Orchard CMS

Last August my company landed a new project to refurbish some Payday lending websites. As part of that project it was my task to find a .Net and MVC compatible CMS to move some legacy VB.Net websites to a new CMS based platform. Back when I was at the Director’s Guild, I had also spent a bit of time evaluating some .Net based CMSs, so I was familiar with some of the ones that came up in my Google search. I evaluated a number of mature and not-so mature platforms such as Umbraco, Composite C1, Sitecore, DotNetNuke and Sitefinity.

The one that eventually floated to the top was Orchard CMS.

Since last August I’ve had lots of opportunity to get to know Orchard, and I absolutely love it. I’ve been way too busy to blog about it, but now things are slowing up a bit so I plan to knock out a few entries here and there as time permits. Orchard is an Open Source .Net based Content Management System (CMS). It was originally founded by Microsoft, but then released to Open Source. The project lead, Bertrand Le Roy is a Microsoft guy. He’s pretty sharp.

Matt Glover, one of my co-workers and also a pretty smart fellow, started on the project with me, and we even talked about writing an Orchard Cookbook. This was pretty much because the Orchard information we could find is scattered all over the place on the net. The Orchard Project itself has quite a bit of good documentation, but it’s a bit on the high level side. There are several good blogs by some of the key players on the Orchard Project. Bertrand’s blog, Tales from the Evil Empire is an excellent source of Orchard info. So is Sebastien’s website. Dave Hayden, whom I’ve had the opportunity to work with, also has an excellent and informative blog.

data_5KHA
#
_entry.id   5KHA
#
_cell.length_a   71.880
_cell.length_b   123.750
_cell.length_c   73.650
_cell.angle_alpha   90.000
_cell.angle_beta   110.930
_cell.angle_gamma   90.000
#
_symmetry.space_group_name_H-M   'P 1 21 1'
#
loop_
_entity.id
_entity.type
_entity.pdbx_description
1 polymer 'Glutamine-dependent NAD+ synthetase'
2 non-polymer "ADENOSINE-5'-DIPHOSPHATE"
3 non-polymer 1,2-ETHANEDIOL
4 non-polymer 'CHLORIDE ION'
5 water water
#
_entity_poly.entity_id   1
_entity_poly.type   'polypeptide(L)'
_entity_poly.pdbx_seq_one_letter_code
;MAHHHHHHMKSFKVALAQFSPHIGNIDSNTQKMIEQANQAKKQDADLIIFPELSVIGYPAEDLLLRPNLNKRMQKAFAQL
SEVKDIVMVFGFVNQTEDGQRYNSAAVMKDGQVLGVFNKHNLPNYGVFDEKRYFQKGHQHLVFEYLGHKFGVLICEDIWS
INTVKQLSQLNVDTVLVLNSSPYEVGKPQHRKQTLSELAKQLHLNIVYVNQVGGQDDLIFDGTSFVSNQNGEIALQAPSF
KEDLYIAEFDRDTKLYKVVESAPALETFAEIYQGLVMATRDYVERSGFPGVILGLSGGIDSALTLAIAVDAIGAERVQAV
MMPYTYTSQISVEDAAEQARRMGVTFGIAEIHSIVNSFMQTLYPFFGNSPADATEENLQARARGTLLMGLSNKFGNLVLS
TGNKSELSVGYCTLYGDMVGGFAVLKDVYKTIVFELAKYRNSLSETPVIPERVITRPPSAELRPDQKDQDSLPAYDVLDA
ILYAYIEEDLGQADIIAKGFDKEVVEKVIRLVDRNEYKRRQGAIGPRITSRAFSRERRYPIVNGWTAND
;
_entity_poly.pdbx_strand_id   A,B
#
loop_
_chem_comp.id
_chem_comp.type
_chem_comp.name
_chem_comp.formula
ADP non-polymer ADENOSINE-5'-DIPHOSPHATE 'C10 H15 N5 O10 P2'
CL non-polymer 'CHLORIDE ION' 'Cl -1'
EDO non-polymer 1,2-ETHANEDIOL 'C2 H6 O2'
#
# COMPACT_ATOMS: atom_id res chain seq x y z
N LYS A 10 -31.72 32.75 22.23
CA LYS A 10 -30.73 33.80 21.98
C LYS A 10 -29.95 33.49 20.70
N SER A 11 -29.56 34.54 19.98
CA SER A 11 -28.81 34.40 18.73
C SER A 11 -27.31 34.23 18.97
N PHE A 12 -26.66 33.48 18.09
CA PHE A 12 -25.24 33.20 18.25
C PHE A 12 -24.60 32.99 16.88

The Orchard Cookbook© idea is still in play, but both Matt and I realized that any book covering Orchard to any decent depth would be HUGE. Needless to say, we have some planning to do.

One of the things I like about Orchard is it’s extensibility. The auto-compilation and dependency injection architecture of Orchard not only makes it a great CMS, but it makes it a potential business platform for any number of things. From blogging to eCommerce, Orchard can easily be tweaked to fit about any particular need.

This extensibility has it’s upsides and it’s downsides. The upsides are as I’ve mentioned: power and adaptability to almost any conceivable usage. The downsides are that Orchard is a beast. The learning curve to become even reasonably proficient at Orchard customization is three months if it’s a day. It’s a commitment and an investment. That’s not to say that one need spend 3 months to get an Orchard site up and running. Orchard comes with a whole slew of 3rd party plugins, called modules, from the Orchard Gallery. There are also abundant places to get a Theme for Orchard, both free and premium. A person familiar with CMS concepts could get an Orchard site up and running in a few minutes.

I’ll be writing some more (quite a bit actually) about Orchard over the coming months. XCentium is going to build out our Orchard service and may even end up doing a full SAAS offering for Orchard kind of like what Drupal has in Acquia.